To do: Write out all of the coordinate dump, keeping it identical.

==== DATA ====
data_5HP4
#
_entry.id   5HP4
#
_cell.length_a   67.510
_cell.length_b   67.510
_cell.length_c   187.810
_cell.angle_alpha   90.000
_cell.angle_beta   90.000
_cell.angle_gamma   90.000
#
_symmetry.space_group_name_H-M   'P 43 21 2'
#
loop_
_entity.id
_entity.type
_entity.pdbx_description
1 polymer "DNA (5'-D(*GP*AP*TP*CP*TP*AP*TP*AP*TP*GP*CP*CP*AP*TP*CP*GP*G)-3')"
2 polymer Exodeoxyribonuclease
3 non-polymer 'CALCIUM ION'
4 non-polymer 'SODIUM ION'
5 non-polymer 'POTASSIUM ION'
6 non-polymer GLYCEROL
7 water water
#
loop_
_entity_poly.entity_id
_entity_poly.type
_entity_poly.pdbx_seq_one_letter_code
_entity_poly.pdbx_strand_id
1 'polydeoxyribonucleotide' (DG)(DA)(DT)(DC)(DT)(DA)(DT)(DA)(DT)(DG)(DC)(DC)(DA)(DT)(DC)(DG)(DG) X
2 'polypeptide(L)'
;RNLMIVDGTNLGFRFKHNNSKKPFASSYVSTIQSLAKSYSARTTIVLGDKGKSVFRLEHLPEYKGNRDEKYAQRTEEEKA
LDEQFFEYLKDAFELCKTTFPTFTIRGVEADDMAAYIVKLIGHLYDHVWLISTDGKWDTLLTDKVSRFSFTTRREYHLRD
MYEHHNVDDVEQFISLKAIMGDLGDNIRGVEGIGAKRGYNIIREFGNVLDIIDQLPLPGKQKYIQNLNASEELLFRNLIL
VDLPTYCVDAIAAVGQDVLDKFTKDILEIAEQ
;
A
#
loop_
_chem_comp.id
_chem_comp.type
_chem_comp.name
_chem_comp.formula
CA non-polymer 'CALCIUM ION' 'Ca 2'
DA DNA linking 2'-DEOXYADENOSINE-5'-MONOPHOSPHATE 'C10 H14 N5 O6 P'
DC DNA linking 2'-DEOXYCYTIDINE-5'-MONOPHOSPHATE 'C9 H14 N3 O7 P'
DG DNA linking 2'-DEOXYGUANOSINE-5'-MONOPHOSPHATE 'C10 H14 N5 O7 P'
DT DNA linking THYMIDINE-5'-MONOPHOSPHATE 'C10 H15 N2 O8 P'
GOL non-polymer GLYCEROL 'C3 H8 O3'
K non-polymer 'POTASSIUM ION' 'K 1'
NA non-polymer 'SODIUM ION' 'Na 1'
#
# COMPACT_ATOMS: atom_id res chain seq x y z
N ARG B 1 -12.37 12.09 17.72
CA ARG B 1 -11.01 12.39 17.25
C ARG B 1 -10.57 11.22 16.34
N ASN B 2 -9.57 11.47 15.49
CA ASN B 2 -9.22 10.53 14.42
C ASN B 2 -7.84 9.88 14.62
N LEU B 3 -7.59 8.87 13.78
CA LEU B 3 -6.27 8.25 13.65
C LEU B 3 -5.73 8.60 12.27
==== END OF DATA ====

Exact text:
data_5HP4
#
_entry.id   5HP4
#
_cell.length_a   67.510
_cell.length_b   67.510
_cell.length_c   187.810
_cell.angle_alpha   90.000
_cell.angle_beta   90.000
_cell.angle_gamma   90.000
#
_symmetry.space_group_name_H-M   'P 43 21 2'
#
loop_
_entity.id
_entity.type
_entity.pdbx_description
1 polymer "DNA (5'-D(*GP*AP*TP*CP*TP*AP*TP*AP*TP*GP*CP*CP*AP*TP*CP*GP*G)-3')"
2 polymer Exodeoxyribonuclease
3 non-polymer 'CALCIUM ION'
4 non-polymer 'SODIUM ION'
5 non-polymer 'POTASSIUM ION'
6 non-polymer GLYCEROL
7 water water
#
loop_
_entity_poly.entity_id
_entity_poly.type
_entity_poly.pdbx_seq_one_letter_code
_entity_poly.pdbx_strand_id
1 'polydeoxyribonucleotide' (DG)(DA)(DT)(DC)(DT)(DA)(DT)(DA)(DT)(DG)(DC)(DC)(DA)(DT)(DC)(DG)(DG) X
2 'polypeptide(L)'
;RNLMIVDGTNLGFRFKHNNSKKPFASSYVSTIQSLAKSYSARTTIVLGDKGKSVFRLEHLPEYKGNRDEKYAQRTEEEKA
LDEQFFEYLKDAFELCKTTFPTFTIRGVEADDMAAYIVKLIGHLYDHVWLISTDGKWDTLLTDKVSRFSFTTRREYHLRD
MYEHHNVDDVEQFISLKAIMGDLGDNIRGVEGIGAKRGYNIIREFGNVLDIIDQLPLPGKQKYIQNLNASEELLFRNLIL
VDLPTYCVDAIAAVGQDVLDKFTKDILEIAEQ
;
A
#
loop_
_chem_comp.id
_chem_comp.type
_chem_comp.name
_chem_comp.formula
CA non-polymer 'CALCIUM ION' 'Ca 2'
DA DNA linking 2'-DEOXYADENOSINE-5'-MONOPHOSPHATE 'C10 H14 N5 O6 P'
DC DNA linking 2'-DEOXYCYTIDINE-5'-MONOPHOSPHATE 'C9 H14 N3 O7 P'
DG DNA linking 2'-DEOXYGUANOSINE-5'-MONOPHOSPHATE 'C10 H14 N5 O7 P'
DT DNA linking THYMIDINE-5'-MONOPHOSPHATE 'C10 H15 N2 O8 P'
GOL non-polymer GLYCEROL 'C3 H8 O3'
K non-polymer 'POTASSIUM ION' 'K 1'
NA non-polymer 'SODIUM ION' 'Na 1'
#
# COMPACT_ATOMS: atom_id res chain seq x y z
N ARG B 1 -12.37 12.09 17.72
CA ARG B 1 -11.01 12.39 17.25
C ARG B 1 -10.57 11.22 16.34
N ASN B 2 -9.57 11.47 15.49
CA ASN B 2 -9.22 10.53 14.42
C ASN B 2 -7.84 9.88 14.62
N LEU B 3 -7.59 8.87 13.78
CA LEU B 3 -6.27 8.25 13.65
C LEU B 3 -5.73 8.60 12.27